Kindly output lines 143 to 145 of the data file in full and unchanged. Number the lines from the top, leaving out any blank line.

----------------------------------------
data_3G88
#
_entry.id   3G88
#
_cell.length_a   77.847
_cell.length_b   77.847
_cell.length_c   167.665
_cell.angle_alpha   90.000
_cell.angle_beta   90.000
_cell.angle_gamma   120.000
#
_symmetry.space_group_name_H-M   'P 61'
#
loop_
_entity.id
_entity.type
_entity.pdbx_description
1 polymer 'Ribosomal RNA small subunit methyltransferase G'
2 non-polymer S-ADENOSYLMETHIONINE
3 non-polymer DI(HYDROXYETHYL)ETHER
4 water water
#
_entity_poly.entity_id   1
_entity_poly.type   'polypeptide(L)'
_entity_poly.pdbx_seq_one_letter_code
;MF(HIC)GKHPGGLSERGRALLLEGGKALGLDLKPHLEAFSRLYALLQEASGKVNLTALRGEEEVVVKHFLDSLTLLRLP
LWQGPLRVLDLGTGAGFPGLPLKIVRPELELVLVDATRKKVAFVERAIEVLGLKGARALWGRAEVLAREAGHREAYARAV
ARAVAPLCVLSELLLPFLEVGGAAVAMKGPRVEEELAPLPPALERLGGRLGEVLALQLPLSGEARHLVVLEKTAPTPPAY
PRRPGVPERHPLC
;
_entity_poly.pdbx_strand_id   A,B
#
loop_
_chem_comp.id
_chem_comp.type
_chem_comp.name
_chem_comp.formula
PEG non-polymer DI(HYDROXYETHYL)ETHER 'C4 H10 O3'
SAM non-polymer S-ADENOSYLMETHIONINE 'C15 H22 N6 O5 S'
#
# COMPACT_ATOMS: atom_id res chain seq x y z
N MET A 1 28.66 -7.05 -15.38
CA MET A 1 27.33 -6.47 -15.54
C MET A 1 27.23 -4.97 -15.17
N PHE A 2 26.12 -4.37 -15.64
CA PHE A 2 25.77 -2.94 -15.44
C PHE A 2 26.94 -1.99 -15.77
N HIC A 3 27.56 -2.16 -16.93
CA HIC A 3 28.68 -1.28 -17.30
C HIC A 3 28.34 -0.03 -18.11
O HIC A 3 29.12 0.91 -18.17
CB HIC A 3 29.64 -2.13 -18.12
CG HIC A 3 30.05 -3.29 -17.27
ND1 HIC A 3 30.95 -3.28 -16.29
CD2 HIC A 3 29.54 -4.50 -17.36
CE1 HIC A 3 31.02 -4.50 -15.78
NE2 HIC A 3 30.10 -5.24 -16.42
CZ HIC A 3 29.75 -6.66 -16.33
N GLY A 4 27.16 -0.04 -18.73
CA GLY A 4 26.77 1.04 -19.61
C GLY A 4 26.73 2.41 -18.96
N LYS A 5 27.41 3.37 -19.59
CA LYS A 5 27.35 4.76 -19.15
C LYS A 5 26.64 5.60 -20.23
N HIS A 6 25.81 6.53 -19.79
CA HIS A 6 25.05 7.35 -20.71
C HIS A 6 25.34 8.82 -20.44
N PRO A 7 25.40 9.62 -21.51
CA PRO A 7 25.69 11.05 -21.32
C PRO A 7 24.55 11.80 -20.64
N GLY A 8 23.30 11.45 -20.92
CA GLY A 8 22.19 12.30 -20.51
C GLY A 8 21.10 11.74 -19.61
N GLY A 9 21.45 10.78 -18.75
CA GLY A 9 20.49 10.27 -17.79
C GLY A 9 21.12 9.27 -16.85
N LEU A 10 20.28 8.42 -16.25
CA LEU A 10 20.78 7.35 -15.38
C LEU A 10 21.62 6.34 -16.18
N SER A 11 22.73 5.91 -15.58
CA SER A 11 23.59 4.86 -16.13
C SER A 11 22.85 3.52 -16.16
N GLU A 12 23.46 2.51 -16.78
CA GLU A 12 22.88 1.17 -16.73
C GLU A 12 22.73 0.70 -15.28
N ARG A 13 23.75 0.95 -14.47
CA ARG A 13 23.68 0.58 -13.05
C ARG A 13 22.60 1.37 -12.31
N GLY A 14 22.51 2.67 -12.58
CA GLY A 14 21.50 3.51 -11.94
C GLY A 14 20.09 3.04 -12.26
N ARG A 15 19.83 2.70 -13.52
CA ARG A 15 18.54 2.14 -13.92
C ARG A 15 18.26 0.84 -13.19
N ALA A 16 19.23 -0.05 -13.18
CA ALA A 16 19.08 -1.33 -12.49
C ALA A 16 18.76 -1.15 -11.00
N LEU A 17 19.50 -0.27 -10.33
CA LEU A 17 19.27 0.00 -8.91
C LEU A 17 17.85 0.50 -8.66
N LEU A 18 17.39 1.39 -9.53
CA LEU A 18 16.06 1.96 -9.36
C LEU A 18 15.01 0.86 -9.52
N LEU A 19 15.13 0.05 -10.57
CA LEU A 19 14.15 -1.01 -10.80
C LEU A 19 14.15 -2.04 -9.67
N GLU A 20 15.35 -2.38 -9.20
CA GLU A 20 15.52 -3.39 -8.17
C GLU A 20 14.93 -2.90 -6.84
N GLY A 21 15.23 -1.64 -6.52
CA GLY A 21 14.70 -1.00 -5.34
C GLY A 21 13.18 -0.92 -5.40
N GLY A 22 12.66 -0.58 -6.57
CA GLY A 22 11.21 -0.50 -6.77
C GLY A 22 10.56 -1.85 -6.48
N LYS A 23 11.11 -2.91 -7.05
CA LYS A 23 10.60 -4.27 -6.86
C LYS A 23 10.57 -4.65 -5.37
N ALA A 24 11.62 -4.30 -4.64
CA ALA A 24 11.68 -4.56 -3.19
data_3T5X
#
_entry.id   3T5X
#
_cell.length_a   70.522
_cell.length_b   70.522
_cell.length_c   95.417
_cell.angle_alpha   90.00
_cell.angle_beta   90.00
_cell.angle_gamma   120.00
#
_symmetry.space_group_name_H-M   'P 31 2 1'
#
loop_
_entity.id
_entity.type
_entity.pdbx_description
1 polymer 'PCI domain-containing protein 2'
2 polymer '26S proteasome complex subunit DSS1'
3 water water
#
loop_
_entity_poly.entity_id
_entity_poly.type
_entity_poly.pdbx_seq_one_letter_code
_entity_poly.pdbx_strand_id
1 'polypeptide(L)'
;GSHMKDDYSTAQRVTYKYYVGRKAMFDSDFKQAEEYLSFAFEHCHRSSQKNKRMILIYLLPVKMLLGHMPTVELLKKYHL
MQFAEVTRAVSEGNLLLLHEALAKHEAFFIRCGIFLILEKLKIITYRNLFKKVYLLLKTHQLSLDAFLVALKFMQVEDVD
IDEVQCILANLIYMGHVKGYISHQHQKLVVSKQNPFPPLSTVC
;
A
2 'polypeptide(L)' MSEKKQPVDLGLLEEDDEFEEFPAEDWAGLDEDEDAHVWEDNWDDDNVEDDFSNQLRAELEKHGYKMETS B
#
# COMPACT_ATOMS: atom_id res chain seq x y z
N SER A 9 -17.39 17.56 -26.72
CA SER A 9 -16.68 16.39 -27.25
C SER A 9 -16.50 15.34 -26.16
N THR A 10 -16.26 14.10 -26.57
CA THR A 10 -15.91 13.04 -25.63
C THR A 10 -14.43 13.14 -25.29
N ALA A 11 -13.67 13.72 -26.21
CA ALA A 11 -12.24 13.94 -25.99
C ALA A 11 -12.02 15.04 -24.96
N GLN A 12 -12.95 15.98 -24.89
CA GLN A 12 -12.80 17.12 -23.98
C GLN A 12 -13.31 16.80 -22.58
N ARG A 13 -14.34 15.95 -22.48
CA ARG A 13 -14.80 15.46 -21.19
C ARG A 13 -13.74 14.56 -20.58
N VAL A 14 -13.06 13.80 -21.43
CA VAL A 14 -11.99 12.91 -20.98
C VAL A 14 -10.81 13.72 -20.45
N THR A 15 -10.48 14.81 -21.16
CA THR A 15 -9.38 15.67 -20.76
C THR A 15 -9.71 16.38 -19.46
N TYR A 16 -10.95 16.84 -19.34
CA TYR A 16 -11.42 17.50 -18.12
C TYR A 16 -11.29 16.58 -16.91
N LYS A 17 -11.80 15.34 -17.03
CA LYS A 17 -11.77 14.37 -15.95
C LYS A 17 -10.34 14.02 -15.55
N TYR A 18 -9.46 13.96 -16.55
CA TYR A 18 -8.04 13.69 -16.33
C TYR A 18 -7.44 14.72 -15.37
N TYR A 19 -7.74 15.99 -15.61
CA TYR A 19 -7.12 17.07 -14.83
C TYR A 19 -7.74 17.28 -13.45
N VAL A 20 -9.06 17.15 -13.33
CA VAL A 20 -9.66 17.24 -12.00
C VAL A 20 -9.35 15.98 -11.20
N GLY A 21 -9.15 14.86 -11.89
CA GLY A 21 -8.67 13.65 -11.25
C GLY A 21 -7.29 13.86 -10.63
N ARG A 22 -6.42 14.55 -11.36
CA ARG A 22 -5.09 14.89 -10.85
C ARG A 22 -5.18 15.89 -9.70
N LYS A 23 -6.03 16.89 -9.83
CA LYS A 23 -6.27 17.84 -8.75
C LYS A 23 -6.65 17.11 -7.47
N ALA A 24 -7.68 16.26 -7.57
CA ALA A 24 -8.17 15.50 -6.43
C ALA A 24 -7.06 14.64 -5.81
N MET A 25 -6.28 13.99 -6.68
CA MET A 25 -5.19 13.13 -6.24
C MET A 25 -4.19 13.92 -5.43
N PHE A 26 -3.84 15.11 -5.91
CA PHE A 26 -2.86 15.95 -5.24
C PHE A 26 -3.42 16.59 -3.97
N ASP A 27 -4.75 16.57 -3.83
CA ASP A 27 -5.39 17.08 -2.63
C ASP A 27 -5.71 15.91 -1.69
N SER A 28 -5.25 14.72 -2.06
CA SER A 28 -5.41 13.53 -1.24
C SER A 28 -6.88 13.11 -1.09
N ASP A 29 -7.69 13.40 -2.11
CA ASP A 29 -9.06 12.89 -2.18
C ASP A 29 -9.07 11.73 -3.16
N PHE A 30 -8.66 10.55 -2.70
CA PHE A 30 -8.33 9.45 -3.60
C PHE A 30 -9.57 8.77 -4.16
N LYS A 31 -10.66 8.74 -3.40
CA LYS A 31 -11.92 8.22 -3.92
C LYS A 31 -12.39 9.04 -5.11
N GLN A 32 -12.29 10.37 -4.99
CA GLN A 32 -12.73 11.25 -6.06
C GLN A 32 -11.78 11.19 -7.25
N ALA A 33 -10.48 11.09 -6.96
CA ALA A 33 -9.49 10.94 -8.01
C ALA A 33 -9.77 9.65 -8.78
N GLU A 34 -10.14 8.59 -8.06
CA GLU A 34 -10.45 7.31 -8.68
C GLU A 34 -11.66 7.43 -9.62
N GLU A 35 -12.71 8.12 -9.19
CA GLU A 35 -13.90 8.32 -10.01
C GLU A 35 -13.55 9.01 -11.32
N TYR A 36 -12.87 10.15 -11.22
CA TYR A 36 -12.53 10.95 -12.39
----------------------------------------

_entity_poly.entity_id
_entity_poly.type
_entity_poly.pdbx_seq_one_letter_code